Domestic Violence and Security Clearance Applicants
The Washington D.C. metropolitan area is home to over one million security clearance holders who work for intelligence agencies, military branches, other federal agencies, or are federal contractors. Many of these clearance holders have access to information and systems beyond the capability of the average citizen. According to a Washington Post article, some of these clearance holders have used their special access as a security clearance holder to intimidate, control, or prevent their spouses from reporting domestic violence issues to authorities, or from seeking outside help. These particular clearance holders used their position of power to create feelings of doubt, paranoia, fear, or even guilt in their spouse by downplaying the seriousness of the issues, telling them no one will believe them, threatening bodily harm or even death, or making pleas to the effect that if the spouse sought help it would adversely affect their clearance status.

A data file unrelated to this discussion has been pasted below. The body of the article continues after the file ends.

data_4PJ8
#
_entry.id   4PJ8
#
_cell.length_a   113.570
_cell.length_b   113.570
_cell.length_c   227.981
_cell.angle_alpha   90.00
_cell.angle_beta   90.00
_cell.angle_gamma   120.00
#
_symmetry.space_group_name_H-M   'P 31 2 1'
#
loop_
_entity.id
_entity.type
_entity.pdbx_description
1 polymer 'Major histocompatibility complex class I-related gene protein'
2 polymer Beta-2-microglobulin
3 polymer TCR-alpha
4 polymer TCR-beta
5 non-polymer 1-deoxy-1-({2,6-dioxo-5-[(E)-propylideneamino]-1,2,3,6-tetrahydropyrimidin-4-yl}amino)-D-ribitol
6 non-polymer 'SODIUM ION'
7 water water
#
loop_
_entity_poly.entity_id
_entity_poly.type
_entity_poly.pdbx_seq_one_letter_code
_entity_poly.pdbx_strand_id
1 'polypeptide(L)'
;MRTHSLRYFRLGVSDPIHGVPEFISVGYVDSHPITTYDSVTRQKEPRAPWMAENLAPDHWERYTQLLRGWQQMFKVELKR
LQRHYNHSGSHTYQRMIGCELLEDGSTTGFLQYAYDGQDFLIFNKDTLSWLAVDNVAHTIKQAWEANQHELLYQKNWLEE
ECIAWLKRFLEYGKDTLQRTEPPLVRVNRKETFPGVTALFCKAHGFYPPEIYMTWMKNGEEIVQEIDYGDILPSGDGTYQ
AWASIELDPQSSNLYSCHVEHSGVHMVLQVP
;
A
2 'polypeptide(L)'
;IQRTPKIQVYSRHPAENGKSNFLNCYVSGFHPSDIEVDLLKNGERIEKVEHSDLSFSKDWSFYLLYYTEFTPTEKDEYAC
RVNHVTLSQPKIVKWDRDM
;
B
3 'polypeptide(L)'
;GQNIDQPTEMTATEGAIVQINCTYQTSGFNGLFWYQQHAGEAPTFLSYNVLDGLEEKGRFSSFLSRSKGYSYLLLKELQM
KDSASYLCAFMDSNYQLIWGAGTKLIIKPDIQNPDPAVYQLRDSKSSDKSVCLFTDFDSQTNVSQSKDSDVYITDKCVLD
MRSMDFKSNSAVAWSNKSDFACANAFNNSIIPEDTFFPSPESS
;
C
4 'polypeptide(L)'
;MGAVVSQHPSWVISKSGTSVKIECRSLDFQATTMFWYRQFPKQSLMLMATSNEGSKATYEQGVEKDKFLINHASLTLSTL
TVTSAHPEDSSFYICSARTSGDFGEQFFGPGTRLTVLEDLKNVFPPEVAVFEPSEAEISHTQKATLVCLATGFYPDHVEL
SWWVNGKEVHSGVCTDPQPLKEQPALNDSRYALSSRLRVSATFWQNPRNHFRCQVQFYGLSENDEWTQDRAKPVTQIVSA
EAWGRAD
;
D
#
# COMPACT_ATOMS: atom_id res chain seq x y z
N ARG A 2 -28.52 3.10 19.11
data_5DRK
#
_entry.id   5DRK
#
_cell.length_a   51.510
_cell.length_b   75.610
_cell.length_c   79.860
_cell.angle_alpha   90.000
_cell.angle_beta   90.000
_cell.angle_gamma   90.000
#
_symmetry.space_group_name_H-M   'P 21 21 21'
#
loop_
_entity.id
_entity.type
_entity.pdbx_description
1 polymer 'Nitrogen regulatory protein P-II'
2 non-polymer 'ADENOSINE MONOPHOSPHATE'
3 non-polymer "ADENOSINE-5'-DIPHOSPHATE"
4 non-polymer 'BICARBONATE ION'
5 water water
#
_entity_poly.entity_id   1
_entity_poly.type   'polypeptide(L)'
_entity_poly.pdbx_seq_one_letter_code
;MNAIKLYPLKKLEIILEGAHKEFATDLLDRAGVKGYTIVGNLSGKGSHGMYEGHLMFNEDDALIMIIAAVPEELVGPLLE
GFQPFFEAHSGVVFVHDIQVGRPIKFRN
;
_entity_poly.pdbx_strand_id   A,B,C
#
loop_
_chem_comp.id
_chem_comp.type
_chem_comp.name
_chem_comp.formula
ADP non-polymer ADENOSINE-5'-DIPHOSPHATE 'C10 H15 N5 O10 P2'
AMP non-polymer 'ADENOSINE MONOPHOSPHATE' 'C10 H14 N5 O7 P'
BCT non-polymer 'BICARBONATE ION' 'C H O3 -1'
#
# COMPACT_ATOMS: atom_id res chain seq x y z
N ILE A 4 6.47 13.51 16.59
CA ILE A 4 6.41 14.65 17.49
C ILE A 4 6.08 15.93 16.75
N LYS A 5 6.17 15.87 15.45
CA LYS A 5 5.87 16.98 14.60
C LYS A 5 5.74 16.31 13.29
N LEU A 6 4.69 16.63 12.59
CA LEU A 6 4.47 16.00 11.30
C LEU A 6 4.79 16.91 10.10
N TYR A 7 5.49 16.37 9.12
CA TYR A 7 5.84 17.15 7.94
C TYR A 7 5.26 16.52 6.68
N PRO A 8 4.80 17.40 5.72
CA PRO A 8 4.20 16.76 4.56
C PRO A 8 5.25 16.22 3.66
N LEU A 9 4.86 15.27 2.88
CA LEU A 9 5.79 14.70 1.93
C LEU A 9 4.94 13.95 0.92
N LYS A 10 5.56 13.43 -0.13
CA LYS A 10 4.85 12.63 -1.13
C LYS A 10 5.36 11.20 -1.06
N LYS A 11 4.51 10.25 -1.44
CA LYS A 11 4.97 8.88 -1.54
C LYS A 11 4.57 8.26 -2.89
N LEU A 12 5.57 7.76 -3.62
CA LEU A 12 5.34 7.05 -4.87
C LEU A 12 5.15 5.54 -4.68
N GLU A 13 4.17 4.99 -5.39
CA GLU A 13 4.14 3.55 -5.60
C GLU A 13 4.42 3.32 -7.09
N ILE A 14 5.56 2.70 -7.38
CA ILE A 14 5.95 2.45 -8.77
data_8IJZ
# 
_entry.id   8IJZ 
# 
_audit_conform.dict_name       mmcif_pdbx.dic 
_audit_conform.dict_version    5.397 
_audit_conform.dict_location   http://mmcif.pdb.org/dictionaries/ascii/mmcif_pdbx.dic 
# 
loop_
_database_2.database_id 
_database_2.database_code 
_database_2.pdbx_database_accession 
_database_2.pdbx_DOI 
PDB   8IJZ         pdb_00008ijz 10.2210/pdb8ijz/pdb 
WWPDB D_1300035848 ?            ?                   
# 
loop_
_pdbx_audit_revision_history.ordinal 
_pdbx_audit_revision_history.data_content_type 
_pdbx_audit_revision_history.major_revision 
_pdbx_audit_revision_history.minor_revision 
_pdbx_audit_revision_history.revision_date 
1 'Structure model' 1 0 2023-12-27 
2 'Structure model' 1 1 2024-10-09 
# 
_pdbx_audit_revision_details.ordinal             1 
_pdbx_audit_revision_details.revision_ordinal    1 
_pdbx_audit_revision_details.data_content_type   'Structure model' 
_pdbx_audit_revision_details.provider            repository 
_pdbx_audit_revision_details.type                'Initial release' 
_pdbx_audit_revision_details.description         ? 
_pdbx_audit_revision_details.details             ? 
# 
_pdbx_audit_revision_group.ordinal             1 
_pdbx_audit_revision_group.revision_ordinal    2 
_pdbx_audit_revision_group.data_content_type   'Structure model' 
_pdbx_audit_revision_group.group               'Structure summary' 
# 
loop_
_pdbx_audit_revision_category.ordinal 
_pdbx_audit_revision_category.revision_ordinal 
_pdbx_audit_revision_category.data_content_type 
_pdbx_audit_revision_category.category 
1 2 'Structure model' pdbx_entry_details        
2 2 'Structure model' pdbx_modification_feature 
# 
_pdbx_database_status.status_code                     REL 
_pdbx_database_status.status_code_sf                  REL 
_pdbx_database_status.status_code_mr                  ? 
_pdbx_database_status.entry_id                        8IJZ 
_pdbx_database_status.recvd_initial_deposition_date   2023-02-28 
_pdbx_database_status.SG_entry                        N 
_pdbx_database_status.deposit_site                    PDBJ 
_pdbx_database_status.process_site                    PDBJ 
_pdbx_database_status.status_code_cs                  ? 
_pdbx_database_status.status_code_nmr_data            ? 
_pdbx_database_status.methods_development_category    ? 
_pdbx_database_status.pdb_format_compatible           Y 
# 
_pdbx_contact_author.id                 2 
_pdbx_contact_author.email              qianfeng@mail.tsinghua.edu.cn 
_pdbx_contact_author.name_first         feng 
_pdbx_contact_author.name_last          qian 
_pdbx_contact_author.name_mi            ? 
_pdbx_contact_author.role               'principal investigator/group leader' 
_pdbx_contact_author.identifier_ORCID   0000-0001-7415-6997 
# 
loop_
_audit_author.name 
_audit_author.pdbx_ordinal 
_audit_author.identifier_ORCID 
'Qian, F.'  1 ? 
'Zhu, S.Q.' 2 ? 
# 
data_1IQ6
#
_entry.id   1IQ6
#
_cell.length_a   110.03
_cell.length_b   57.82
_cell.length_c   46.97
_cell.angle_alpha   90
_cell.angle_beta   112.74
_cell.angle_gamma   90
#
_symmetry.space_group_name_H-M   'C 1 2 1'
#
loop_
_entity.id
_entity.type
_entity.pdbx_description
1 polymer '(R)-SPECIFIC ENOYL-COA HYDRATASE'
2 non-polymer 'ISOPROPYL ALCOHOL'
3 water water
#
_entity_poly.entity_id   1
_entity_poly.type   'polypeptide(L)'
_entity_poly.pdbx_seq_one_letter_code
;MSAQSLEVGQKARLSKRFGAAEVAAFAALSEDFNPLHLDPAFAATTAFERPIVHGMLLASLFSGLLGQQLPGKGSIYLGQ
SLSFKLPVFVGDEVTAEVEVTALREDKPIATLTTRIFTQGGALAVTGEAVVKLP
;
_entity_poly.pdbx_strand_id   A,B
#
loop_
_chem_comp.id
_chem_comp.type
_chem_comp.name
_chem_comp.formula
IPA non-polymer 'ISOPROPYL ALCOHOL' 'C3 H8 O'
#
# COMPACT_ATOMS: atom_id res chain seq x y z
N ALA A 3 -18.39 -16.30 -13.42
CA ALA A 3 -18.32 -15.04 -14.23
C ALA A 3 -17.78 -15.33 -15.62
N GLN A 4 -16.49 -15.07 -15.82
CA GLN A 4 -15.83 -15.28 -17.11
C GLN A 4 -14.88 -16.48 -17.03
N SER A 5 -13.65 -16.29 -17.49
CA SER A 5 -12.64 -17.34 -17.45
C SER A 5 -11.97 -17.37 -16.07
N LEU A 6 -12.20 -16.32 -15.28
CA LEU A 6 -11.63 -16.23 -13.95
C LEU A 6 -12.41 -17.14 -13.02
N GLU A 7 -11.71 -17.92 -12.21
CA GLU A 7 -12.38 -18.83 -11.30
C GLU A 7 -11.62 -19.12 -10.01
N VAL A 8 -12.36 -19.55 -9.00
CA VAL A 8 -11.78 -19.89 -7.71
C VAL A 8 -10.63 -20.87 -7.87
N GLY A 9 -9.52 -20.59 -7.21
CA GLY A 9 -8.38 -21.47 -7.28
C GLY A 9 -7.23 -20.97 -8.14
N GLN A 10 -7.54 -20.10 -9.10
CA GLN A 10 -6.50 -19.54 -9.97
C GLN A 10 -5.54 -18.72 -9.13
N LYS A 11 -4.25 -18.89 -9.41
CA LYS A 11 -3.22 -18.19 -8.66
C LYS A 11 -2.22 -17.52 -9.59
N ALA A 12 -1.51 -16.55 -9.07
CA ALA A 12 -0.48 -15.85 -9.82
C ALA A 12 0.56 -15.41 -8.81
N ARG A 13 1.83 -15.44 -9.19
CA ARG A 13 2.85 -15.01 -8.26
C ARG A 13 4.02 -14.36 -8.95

Federal agencies and contractors had previously been reluctant to acknowledge that domestic violence among clearance holders was a serious issue, and generally were reluctant to take any actions that might affect the individual’s clearance status. However, with recent congressional hearings on reforming clearance processes in the wake of recent violent incidents, as well as the call to overhaul requirements for continuous evaluation, more attention is now focused on domestic violence issues involving clearance holders. Questions on the SF-86 were changed in 2010 and ask specifically about any charges that involved domestic violence or any protective orders filed against them.
Continuous Monitoring and Domestic Abuse
The bottom line here is this: domestic violence is a form of assault against a spouse, family member, or cohabitant, and can involve emotional, verbal, physical, economic, and sexual abuse. Security clearance holders are held to a high standard and this type of conduct is not in keeping with being granted eligibility for access to national security information. Changes in continuous evaluation processes will give investigators greater access to records involving domestic violence and these records will be reviewed by adjudicators to determine if there are patterns of violent or abusive behavior.